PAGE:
“It is impossible not to see this story in the context of the forces of good and evil which makes it ideal for cinematic treatment,” says Cousens.
Heritage Films are raising the budget as they go along. Funding is being sought through film funding bodies and investors.
“It may be a range of people investing,” says Rod. “Because it’s about Bruce and Denise and giving back to the community, we are expecting community minded people will step up and be involved.”
The script writing will be a three to six month process. A lot rides on the script and it will be refined and edited over and over until the end result is agreed on by all and presents the story in the best possible way. According to Rod, the story will be predominantly about Bruce and Denise, with a fascinating police story interwoven.
After the script is written, they will be pitching to agents for actors. Finding the right actors is something Rod wants to be careful about. He would like to see some well known Australian actors star in the movie. They must represent the Morcombe family in a correct and respectful way so Rod will be taking the casting of actors very seriously.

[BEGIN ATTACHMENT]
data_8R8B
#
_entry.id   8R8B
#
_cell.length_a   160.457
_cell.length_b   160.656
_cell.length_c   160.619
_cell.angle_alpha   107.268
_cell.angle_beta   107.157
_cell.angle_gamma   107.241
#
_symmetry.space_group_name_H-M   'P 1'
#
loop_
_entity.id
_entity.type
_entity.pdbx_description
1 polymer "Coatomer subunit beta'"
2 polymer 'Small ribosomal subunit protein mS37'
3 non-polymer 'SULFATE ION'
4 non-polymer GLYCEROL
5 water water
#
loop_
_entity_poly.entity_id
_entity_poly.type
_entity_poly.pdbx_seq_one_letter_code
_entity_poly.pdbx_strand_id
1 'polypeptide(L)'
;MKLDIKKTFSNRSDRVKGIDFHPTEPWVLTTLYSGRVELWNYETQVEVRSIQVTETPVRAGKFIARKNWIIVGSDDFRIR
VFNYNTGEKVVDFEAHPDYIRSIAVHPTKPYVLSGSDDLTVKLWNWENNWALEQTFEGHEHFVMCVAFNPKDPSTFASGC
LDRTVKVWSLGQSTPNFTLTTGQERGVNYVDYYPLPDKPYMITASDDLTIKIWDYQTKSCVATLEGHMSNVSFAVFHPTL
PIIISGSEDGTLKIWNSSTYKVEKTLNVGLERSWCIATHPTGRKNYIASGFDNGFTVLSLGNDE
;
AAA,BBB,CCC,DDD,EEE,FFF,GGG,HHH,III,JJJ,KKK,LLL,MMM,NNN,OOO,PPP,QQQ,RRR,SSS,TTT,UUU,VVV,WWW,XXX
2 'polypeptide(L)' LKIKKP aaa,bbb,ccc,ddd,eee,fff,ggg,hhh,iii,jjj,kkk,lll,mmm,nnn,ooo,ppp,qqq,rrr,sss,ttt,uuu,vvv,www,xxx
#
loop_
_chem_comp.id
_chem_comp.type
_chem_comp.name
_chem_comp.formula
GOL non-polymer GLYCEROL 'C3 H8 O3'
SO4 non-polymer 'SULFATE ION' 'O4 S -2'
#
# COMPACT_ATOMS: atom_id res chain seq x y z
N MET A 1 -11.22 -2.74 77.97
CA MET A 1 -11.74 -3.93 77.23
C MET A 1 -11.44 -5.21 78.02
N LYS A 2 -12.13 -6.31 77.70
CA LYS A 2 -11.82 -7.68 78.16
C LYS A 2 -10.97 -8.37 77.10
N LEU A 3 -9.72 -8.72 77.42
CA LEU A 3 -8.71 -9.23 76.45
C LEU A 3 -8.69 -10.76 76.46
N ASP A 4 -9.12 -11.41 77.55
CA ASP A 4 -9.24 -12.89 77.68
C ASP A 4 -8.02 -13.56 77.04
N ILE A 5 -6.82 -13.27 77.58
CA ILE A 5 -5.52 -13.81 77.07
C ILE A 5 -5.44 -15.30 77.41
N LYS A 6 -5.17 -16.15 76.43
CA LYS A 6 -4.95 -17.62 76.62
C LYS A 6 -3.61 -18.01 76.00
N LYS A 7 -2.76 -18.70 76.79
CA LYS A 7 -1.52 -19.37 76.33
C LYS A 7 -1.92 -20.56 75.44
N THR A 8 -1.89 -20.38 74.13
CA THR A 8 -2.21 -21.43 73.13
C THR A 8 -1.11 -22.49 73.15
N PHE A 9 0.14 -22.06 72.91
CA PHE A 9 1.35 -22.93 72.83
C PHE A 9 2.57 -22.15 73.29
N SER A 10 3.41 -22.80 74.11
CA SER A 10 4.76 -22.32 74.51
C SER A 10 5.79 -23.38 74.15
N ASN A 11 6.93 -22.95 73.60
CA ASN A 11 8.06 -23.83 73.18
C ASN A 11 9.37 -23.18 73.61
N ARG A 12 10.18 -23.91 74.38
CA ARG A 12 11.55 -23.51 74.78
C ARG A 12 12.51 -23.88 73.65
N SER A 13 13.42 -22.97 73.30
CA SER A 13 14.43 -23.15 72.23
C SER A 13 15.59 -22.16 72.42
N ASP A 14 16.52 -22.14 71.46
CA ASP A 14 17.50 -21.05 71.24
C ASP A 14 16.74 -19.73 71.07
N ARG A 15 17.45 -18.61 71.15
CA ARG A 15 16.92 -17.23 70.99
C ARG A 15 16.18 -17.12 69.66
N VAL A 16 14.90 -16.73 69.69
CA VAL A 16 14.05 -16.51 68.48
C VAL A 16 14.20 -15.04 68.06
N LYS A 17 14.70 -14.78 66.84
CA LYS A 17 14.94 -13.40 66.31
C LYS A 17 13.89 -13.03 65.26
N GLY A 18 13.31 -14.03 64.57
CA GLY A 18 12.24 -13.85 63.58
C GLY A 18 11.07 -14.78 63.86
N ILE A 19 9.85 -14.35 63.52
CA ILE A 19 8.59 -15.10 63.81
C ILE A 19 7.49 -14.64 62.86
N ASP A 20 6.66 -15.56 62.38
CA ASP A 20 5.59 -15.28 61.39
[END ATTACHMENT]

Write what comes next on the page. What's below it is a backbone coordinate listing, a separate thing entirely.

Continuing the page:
“Ultimately, this will be a celebration of those who worked at the core,” says Rod. “Bruce and Denise are Australian heroes.”
Rod wants to portray a story of hope. Even in the worst of circumstances, when you persevere, out of the ashes of death, pain and suffering something good can be birthed, something that may even save others.
“Everyone of us will be faced with some sort of tragedy whether it be health, financial or whatever,” he says, “the perseverance and strength of Bruce and Denise is inspiring.”
As we adjust to the knowledge that Daniel is now at rest, he still can be found. He is in the hearts of Bruce and Denise and his family. He is in the feet of those who searched to find him and bring justice. He is in the hands of those who fight for children’s rights, their protection and value.
He is in the thoughts and minds of Australians, a people who rose to help support a family. A family who lost their boy, a boy who changed a nation – a boy called Daniel.
Originally published in the GoodLife Magazine Spring edition, 2015
(c) Rebecca Moore 2015